The Least, First

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US General: Bush Administration committed war crimes, must be held accountable

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MG TagubaYou may remember Major General Antonia Taguba, USA (Retired); he headed up the Abu Ghraib abuse investigation, carefully and openly laying out the details before Congress in 2004.  The Pentagon was not pleased;  Taguba appears to have been coerced into retirement as a result.

Yesterday, Physicians for Human Rights released a new report, “outlining the medical evidence of torture perpetrated by the United States.”  Maj. Gen. Taguba wrote the preface.  His statements of fact—coming, as they do, from a top-level military investigator—are startling.  Apparently, America is long overdue for a reckoning with justice.

I reprint it in full (from Truthout), below.  The full Physicians for Human Rights report can be read at their website.
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Preface to Broken Laws, Broken Lives

By Maj. Gen. Antonio Taguba, USA (Retired)

This report tells the largely untold human story of what happened to detainees in our custody when the Commander-in-Chief and those under him authorized a systematic regime of torture. This story is not only written in words: It is scrawled for the rest of these individuals’ lives on their bodies and minds. Our national honor is stained by the indignity and inhumane treatment these men received from their captors.

The profiles of these eleven former detainees, none of whom were ever charged with a crime or told why they were detained, are tragic and brutal rebuttals to those who claim that torture is ever justified. Through the experiences of these men in Iraq, Afghanistan and Guantanamo Bay, we can see the full scope of the damage this illegal and unsound policy has inflicted – both on America’s institutions and our nation’s founding values, which the military, intelligence services, and our justice system are duty-bound to defend.

Bush, Rumsfeld, CheneyIn order for these individuals to suffer the wanton cruelty to which they were subjected, a government policy was promulgated to the field whereby the Geneva Conventions and the Uniform Code of Military Justice were disregarded. The UN Convention Against Torture was indiscriminately ignored. And the healing professions, including physicians and psychologists, became complicit in the willful infliction of harm against those the Hippocratic Oath demands they protect.

After years of disclosures by government investigations, media accounts, and reports from human rights organizations, there is no longer any doubt as to whether the current administration has committed war crimes. The only question that remains to be answered is whether those who ordered the use of torture will be held to account.

The former detainees in this report – each of whom is fighting a lonely and difficult battle to rebuild his life – require reparations for what they endured, comprehensive psycho-social and medical assistance, and even an official apology from our government.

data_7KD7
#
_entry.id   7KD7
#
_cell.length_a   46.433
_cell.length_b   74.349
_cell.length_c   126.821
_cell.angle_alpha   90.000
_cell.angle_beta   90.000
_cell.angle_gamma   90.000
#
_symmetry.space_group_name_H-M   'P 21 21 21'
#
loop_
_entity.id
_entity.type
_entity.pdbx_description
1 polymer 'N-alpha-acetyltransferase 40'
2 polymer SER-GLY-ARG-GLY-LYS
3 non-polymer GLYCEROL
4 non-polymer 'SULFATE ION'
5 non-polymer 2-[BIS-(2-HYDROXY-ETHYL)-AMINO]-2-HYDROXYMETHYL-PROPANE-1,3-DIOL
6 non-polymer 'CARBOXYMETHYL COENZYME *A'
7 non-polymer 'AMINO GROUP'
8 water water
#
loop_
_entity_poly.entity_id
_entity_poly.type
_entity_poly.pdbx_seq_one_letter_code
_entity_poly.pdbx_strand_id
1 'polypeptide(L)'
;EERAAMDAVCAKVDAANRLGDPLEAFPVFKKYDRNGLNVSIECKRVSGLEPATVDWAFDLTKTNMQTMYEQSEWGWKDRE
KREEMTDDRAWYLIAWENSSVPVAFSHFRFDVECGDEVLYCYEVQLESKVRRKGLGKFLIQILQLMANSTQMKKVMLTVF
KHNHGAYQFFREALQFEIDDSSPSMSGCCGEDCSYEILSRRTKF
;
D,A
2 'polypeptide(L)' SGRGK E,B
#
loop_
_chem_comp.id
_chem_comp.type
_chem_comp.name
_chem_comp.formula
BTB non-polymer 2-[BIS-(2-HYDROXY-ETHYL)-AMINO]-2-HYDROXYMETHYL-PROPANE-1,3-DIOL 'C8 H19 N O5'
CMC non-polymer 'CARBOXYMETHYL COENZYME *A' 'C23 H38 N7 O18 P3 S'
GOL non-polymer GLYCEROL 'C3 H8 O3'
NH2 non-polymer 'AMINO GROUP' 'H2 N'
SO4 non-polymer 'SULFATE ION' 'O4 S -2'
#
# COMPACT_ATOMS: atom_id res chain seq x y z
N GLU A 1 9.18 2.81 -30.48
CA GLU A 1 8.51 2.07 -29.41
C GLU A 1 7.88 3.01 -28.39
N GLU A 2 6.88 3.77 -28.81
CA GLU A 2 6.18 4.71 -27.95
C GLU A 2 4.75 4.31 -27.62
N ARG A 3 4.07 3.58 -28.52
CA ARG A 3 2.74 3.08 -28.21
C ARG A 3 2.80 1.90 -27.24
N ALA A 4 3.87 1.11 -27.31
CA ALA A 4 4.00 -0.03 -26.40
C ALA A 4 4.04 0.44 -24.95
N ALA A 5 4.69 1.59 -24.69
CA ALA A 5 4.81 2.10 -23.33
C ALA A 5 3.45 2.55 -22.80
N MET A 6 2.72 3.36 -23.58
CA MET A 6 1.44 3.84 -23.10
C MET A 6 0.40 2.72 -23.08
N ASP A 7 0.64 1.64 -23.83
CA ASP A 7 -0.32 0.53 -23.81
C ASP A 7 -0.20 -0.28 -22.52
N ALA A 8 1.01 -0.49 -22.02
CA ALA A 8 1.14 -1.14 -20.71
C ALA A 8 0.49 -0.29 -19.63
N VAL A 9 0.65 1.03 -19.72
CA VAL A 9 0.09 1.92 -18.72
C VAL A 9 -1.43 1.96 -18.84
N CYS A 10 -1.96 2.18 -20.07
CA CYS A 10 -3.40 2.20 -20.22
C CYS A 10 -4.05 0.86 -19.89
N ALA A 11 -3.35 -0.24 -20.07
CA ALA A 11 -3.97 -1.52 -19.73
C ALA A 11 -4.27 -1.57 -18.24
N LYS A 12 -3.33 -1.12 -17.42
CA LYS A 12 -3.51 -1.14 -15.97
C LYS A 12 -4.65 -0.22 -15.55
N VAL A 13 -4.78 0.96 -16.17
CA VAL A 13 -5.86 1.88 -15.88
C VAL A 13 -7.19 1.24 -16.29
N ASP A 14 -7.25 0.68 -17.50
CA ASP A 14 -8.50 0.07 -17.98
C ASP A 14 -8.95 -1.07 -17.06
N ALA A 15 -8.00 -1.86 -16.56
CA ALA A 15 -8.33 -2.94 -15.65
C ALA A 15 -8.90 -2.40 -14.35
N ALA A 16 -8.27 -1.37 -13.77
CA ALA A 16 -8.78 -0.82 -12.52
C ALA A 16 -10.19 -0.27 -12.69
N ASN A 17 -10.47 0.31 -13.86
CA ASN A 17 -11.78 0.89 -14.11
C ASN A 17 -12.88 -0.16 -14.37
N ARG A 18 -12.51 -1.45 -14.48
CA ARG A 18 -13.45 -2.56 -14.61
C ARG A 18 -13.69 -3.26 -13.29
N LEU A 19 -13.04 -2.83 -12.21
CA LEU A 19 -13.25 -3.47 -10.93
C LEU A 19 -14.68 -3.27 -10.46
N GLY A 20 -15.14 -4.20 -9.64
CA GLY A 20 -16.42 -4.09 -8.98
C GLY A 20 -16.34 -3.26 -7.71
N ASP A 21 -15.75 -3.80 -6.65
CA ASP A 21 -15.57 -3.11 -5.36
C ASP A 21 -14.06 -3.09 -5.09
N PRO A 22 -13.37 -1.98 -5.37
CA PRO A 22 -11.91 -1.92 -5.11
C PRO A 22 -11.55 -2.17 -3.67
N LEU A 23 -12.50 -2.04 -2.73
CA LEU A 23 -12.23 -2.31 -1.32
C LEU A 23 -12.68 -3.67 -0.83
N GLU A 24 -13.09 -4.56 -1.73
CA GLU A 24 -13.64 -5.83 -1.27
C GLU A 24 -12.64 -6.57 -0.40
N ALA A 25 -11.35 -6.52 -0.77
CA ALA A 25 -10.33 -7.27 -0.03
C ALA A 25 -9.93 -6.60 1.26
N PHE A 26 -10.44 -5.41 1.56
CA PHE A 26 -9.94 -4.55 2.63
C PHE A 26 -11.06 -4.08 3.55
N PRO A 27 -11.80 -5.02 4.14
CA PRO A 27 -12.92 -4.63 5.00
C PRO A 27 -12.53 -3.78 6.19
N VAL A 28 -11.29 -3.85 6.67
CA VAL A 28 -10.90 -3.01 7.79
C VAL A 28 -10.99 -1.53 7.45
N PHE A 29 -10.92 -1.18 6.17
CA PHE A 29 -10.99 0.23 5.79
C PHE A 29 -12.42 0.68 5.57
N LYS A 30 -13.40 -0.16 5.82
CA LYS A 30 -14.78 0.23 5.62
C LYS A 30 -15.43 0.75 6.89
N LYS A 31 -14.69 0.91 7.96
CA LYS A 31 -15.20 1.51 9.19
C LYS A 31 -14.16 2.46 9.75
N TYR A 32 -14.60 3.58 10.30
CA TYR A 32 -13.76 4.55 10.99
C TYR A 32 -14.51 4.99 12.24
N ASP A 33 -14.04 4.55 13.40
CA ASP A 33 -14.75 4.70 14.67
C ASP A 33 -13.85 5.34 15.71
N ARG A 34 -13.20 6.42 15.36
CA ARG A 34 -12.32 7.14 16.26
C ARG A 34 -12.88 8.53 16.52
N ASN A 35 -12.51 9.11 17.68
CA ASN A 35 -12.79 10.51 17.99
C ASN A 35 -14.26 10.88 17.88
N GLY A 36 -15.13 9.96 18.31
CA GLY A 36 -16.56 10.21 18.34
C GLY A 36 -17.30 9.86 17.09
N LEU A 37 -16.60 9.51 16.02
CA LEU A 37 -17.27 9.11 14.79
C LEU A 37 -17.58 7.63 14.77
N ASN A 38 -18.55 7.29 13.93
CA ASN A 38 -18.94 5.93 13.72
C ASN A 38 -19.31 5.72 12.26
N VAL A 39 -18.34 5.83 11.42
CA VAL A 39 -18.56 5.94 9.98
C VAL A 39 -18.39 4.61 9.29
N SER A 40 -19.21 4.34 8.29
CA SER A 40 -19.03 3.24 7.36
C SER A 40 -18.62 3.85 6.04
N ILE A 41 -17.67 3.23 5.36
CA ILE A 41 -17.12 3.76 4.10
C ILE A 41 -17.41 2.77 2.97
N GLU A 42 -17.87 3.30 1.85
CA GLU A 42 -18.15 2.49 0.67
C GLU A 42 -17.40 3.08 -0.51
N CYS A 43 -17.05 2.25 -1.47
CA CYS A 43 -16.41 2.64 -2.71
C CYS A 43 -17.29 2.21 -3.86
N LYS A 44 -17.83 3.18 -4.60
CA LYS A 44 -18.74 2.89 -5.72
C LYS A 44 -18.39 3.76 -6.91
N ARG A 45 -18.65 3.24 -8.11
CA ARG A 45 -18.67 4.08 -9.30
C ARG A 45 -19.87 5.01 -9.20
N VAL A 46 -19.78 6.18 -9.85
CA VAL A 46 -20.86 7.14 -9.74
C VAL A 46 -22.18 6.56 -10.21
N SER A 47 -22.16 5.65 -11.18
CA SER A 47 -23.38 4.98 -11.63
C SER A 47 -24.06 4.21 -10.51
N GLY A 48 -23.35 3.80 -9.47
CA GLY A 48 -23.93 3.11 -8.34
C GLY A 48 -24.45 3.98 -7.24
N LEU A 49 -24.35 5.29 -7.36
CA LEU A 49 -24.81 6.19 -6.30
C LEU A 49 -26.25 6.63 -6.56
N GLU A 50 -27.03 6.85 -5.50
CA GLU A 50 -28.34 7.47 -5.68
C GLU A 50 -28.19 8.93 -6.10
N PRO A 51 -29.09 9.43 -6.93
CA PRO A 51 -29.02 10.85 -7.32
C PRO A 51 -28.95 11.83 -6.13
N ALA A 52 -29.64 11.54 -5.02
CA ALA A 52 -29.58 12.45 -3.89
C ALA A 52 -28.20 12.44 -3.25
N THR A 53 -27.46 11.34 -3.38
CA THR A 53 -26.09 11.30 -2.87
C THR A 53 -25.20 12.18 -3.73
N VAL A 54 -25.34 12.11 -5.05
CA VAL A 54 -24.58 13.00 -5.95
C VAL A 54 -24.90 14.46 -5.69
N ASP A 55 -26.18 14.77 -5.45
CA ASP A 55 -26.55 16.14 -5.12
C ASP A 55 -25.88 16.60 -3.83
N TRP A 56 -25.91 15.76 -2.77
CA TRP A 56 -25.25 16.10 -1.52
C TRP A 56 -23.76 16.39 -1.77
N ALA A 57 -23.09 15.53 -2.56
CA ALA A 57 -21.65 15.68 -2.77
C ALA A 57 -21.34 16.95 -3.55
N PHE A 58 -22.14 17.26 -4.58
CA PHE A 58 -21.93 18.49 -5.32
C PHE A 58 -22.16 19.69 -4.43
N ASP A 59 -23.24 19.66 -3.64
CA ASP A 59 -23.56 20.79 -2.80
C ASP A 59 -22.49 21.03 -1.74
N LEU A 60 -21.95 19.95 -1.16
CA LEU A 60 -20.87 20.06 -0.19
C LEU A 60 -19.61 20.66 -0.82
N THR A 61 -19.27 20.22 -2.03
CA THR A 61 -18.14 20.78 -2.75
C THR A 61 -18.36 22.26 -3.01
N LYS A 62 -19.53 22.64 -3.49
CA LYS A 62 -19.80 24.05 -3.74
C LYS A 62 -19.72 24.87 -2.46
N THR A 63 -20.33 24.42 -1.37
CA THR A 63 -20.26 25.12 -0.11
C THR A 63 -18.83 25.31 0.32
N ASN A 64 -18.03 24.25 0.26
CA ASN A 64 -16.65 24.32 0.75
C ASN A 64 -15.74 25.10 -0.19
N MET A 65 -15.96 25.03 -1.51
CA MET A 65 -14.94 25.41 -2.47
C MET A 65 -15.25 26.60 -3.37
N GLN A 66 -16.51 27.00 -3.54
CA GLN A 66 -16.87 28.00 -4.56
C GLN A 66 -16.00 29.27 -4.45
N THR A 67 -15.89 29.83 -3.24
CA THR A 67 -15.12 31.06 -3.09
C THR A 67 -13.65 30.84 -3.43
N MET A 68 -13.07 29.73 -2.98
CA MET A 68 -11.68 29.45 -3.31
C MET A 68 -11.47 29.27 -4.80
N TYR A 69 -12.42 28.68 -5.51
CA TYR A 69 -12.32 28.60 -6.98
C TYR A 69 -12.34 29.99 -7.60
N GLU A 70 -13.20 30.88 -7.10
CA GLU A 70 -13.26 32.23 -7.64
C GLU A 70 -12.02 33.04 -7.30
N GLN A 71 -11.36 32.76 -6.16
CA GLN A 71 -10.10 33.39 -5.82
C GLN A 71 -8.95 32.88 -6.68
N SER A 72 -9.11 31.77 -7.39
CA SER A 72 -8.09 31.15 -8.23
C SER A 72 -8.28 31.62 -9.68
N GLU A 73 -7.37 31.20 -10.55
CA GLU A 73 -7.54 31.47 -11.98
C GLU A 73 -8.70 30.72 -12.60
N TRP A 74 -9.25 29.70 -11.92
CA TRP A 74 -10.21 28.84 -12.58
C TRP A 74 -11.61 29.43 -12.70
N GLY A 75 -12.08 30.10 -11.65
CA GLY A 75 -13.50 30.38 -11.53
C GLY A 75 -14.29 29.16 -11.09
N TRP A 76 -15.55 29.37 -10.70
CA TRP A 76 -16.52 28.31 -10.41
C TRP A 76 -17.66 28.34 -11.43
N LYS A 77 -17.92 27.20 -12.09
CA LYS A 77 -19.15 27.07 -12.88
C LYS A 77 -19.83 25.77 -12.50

But most of all, these men deserve justice as required under the tenets of international law and the United States Constitution.

And so do the American people.

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Written by Monte

June 19, 2008 at 2:05 pm

Jimmy Carter: Make peace with Iran

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Now here’s a startling idea: try to make peace with a nation before going to war against it! Imagine!
clipped from

Jimmy Carter calls for US to make friends with Iran after 27 years
“What happens if, in three years time, Iran has a nuclear weapon,” Mr Carter asked. “I’m not sure that is going to happen, but if it does, what do we do? They are rational people like all of us in this room. Do they want to commit suicide? I would guess not. So what we have to do is talk with them now and say to them we want to be their friends.
Twenty-five years ago we cut off trading with Iran. We’ve got to resume trading to show Iran we are friends.”
Mr Carter also criticised President George Bush, saying it was a “serious mistake and terrible departure” from the actions of previous US presidents not to engage with countries with which they differed. “The president of the administration in Washington is the first one to have ever done this and I think we close off ourselves from any sort of rational accommodation of the views of other parties in order to reach out on major goals,”
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Written by Monte

June 1, 2008 at 7:58 pm

Posted in Iran, Islam, Politics, Terrorism

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JFK: What Kind of Peace?

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“What kind of peace do we seek? John F KennedyNot a PAX Americana enforced on the world by American weapons of war. Not the peace of the grave or the security of the slave.

I am talking about genuine peace, the kind of peace that makes life on earth worth living, the kind that enables men and nations to grow and to hope and to build a better life for their children — not merely peace for Americans but peace for all men and women — not merely peace in our time but peace for all time.” – John F. Kennedy (1963)

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Beautiful and true, these words come from the website of Shirley Golub (, who’s taking on Rep. Nancy Pelosi in San Francisco, over Pelosi’s refusal to begin impeachment proceedings against the President.